Kamina’s critics should have spoken up sooner
THE EDITOR, Madam:
Most critics now voicing their opinion about Kamina Johnson Smith’s bid for the Commonwealth secretary general position should have done so earlier. Would their views be the same had Johnson Smith won?
This was not simply about supporting a Jamaican candidate; there were too many issues, questions and concerns. Johnson Smith and PM Holness created disunity and division in CARICOM and the Commonwealth, as they attempted to disrupt the cycle of rotation of appointments and the traditional two terms.
Although I was critical of Johnson Smith, I expected the votes to be split down the line. Despite the controversy, I felt that Johnson Smith had a chance to pull a surprise upset victory amid the chaos she created with the challenge. In the end, she managed to secure nearly half of the votes and credit is due for that. However, Johnson Smith as minister of foreign affairs and foreign trade should have known better than to allow herself to be used by a foreign government, especially one led by a controversial and unpopular leader like Boris Johnson.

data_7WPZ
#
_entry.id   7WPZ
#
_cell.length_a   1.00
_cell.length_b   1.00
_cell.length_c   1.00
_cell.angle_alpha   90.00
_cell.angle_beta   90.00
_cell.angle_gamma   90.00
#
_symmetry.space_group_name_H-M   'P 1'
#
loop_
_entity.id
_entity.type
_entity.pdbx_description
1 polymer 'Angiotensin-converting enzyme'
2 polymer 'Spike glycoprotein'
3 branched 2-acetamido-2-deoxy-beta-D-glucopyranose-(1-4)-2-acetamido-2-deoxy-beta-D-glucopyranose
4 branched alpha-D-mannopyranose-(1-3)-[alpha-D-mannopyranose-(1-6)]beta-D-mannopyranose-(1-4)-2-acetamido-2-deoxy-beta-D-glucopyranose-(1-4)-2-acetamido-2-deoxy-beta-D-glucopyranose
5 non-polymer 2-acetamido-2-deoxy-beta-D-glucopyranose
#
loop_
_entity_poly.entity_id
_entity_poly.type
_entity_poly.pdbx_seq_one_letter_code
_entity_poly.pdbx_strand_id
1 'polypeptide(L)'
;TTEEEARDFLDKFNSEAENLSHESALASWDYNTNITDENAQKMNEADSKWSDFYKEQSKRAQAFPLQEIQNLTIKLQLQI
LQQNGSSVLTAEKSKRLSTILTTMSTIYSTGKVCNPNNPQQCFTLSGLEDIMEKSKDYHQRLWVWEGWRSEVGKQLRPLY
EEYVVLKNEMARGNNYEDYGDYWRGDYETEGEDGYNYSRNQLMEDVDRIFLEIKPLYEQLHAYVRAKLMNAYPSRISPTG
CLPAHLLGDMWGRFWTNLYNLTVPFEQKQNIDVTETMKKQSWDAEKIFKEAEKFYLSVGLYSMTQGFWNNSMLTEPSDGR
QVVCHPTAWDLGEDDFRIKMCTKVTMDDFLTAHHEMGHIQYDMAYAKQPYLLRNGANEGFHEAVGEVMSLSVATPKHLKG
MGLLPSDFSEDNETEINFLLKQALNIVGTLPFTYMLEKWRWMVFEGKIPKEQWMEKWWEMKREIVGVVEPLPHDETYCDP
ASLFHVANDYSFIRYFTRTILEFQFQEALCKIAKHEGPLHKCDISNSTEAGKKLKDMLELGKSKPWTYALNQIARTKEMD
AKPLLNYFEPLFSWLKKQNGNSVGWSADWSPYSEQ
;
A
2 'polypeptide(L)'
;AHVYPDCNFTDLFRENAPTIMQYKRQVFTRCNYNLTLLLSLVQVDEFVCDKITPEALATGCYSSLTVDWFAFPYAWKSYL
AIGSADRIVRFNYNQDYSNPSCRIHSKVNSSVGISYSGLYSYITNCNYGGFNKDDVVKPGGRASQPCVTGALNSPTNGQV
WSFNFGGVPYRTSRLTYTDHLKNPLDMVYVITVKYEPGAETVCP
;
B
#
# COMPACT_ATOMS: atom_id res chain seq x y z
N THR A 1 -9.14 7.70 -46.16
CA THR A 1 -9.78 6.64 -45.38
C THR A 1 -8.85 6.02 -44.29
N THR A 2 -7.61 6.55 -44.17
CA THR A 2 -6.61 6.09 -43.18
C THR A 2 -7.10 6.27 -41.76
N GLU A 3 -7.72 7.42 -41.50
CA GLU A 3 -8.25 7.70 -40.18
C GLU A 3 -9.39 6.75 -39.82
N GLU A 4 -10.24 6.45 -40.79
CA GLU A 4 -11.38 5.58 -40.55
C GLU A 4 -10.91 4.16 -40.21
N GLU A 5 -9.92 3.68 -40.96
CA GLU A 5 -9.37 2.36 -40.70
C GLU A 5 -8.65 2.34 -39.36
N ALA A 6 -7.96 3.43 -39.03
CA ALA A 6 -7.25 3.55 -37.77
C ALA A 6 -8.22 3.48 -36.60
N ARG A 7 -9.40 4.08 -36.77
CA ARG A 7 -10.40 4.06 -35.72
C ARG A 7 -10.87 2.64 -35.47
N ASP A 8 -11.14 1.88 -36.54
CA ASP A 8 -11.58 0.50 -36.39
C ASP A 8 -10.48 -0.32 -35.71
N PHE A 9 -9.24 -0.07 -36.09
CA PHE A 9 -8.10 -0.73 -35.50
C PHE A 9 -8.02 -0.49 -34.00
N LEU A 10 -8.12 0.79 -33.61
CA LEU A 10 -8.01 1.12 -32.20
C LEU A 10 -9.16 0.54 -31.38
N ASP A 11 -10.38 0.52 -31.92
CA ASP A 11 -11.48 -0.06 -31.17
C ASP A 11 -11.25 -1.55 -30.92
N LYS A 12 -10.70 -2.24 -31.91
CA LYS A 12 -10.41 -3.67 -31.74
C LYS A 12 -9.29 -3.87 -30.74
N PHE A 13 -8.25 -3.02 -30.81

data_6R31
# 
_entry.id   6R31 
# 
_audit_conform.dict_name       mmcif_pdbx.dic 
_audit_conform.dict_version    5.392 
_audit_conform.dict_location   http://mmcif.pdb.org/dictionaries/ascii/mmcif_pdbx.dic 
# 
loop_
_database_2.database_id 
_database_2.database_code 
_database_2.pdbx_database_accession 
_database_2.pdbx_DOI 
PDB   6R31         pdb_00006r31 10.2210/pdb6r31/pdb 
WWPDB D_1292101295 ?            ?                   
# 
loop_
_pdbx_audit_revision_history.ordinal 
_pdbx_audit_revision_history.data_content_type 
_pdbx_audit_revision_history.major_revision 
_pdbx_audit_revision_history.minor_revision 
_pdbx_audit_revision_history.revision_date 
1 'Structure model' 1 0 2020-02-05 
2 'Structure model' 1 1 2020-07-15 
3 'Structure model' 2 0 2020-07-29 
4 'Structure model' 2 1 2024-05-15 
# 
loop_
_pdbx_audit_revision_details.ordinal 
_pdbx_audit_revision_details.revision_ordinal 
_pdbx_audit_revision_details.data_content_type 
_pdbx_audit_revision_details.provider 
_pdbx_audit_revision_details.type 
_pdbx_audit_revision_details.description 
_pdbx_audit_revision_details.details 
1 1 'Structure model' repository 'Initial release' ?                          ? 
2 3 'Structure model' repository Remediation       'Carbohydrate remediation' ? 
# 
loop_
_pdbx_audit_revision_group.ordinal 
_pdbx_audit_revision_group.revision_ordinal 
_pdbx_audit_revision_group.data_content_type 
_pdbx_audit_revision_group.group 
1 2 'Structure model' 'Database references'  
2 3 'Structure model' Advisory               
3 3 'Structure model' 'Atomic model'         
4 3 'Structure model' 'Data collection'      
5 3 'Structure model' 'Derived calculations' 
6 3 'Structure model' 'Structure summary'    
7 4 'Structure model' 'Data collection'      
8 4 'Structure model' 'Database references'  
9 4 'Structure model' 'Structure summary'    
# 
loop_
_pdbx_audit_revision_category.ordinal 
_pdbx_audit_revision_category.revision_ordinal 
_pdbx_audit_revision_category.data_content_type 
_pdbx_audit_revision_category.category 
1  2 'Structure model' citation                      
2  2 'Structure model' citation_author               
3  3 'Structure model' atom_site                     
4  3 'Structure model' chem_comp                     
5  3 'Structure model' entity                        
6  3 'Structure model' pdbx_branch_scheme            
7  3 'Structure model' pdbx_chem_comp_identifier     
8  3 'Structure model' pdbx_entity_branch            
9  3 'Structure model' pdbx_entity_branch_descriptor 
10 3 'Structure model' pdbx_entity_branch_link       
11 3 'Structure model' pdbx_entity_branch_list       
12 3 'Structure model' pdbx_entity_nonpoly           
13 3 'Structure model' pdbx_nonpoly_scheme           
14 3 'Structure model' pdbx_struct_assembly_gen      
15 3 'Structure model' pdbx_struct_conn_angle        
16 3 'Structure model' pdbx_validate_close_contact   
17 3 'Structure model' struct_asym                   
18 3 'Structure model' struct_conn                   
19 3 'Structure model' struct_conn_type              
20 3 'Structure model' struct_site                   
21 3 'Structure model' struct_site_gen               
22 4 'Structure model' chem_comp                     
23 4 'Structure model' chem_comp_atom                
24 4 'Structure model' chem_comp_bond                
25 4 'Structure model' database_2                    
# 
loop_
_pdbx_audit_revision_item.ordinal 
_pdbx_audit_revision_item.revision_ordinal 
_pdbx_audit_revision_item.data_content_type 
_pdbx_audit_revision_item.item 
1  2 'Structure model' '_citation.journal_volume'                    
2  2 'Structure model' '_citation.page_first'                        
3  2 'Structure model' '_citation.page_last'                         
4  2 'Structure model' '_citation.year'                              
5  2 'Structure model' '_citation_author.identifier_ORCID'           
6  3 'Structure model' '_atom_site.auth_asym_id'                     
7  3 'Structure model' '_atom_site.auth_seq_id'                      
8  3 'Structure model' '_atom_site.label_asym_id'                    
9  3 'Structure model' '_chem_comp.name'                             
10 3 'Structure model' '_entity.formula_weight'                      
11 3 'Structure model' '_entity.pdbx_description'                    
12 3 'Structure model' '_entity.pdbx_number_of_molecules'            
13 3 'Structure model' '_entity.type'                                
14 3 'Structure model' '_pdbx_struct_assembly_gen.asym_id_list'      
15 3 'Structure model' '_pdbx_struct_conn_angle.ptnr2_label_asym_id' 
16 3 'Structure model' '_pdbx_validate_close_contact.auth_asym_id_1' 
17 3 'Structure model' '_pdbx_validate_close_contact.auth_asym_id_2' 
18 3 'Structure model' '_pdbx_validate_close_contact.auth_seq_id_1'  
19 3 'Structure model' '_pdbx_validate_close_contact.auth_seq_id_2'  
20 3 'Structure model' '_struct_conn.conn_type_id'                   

PM Johnson’s popularity is at an all-time low, he lacks credibility and this should have been the first warning sign.
CORRUPTION NOTION REJECTED
I reject the notion that Lady Scotland is corrupt and a fraud. There would’ve been serious consequences if this was the case and Scotland would not have survived six years in office.
Johnson Smith did not discuss the issues she had with Scotland’s leadership and why she felt the need to replace her as the Caribbean candidate.
Johnson Smith must now come clean with full disclosure about the campaign funding. I believe Johnson Smith might have received more support if she showed less arrogance and more humility.
In her first statement after the elections, she said that God did not want her to leave Jamaica. Maybe God didn’t want her to become secretary general! Before the election she boasted about having enough commitments for a convincing win! It is one thing to be confident, but overconfidence is another matter.
Much is unknown when dealing with countries spread far across geographic zones; there are cultural differences, and humility and diplomacy matter most.
There are many lessons to learn from the failed bid about leadership and our foreign affairs policy and strategies. How can you agree to support a unified position within CARICOM in one instance, then shortly after, break away by doing the opposite? How can you be respected by peers in the region when such arrogance and disruptive behaviour is displayed, driven by self-interests?
We should never allow a foreign country to use us like this again. This defies our sense of independence, sovereignty and purpose.